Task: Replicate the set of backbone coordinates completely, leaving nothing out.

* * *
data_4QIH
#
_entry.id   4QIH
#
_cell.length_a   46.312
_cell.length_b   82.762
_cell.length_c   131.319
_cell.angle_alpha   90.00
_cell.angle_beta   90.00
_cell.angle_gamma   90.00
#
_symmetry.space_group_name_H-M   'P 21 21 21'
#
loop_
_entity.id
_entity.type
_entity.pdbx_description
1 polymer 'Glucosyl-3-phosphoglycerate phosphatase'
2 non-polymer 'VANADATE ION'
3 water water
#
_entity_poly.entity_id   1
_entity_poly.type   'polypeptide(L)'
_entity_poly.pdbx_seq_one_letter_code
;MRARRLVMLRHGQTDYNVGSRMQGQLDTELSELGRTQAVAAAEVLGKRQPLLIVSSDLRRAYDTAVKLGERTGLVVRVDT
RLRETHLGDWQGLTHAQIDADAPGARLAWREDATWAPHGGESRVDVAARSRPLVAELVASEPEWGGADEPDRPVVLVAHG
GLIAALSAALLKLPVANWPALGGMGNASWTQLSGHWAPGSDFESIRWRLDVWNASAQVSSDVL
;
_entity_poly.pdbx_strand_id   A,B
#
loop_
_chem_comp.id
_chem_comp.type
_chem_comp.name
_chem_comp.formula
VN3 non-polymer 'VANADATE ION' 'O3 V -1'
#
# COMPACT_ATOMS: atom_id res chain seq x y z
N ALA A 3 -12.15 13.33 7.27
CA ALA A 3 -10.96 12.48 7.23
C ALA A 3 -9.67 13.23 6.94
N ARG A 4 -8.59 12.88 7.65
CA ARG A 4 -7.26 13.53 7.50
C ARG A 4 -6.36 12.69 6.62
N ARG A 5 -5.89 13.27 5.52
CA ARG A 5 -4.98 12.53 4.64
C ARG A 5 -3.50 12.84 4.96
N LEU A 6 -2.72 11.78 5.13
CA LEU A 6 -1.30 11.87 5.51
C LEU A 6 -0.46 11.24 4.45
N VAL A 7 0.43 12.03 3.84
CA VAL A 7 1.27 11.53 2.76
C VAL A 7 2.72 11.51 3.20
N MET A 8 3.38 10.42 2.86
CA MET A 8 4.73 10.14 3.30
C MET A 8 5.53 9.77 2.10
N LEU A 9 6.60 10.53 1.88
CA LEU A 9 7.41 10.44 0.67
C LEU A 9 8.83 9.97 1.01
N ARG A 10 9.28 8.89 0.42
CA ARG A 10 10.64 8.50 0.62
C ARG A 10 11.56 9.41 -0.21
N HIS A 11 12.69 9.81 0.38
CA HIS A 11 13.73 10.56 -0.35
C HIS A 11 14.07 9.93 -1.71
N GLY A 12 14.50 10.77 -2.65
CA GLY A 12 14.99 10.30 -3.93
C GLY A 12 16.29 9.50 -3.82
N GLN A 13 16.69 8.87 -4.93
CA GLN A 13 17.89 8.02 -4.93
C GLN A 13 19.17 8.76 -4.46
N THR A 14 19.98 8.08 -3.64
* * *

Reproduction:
data_4QIH
#
_entry.id   4QIH
#
_cell.length_a   46.312
_cell.length_b   82.762
_cell.length_c   131.319
_cell.angle_alpha   90.00
_cell.angle_beta   90.00
_cell.angle_gamma   90.00
#
_symmetry.space_group_name_H-M   'P 21 21 21'
#
loop_
_entity.id
_entity.type
_entity.pdbx_description
1 polymer 'Glucosyl-3-phosphoglycerate phosphatase'
2 non-polymer 'VANADATE ION'
3 water water
#
_entity_poly.entity_id   1
_entity_poly.type   'polypeptide(L)'
_entity_poly.pdbx_seq_one_letter_code
;MRARRLVMLRHGQTDYNVGSRMQGQLDTELSELGRTQAVAAAEVLGKRQPLLIVSSDLRRAYDTAVKLGERTGLVVRVDT
RLRETHLGDWQGLTHAQIDADAPGARLAWREDATWAPHGGESRVDVAARSRPLVAELVASEPEWGGADEPDRPVVLVAHG
GLIAALSAALLKLPVANWPALGGMGNASWTQLSGHWAPGSDFESIRWRLDVWNASAQVSSDVL
;
_entity_poly.pdbx_strand_id   A,B
#
loop_
_chem_comp.id
_chem_comp.type
_chem_comp.name
_chem_comp.formula
VN3 non-polymer 'VANADATE ION' 'O3 V -1'
#
# COMPACT_ATOMS: atom_id res chain seq x y z
N ALA A 3 -12.15 13.33 7.27
CA ALA A 3 -10.96 12.48 7.23
C ALA A 3 -9.67 13.23 6.94
N ARG A 4 -8.59 12.88 7.65
CA ARG A 4 -7.26 13.53 7.50
C ARG A 4 -6.36 12.69 6.62
N ARG A 5 -5.89 13.27 5.52
CA ARG A 5 -4.98 12.53 4.64
C ARG A 5 -3.50 12.84 4.96
N LEU A 6 -2.72 11.78 5.13
CA LEU A 6 -1.30 11.87 5.51
C LEU A 6 -0.46 11.24 4.45
N VAL A 7 0.43 12.03 3.84
CA VAL A 7 1.27 11.53 2.76
C VAL A 7 2.72 11.51 3.20
N MET A 8 3.38 10.42 2.86
CA MET A 8 4.73 10.14 3.30
C MET A 8 5.53 9.77 2.10
N LEU A 9 6.60 10.53 1.88
CA LEU A 9 7.41 10.44 0.67
C LEU A 9 8.83 9.97 1.01
N ARG A 10 9.28 8.89 0.42
CA ARG A 10 10.64 8.50 0.62
C ARG A 10 11.56 9.41 -0.21
N HIS A 11 12.69 9.81 0.38
CA HIS A 11 13.73 10.56 -0.35
C HIS A 11 14.07 9.93 -1.71
N GLY A 12 14.50 10.77 -2.65
CA GLY A 12 14.99 10.30 -3.93
C GLY A 12 16.29 9.50 -3.82
N GLN A 13 16.69 8.87 -4.93
CA GLN A 13 17.89 8.02 -4.93
C GLN A 13 19.17 8.76 -4.46
N THR A 14 19.98 8.08 -3.64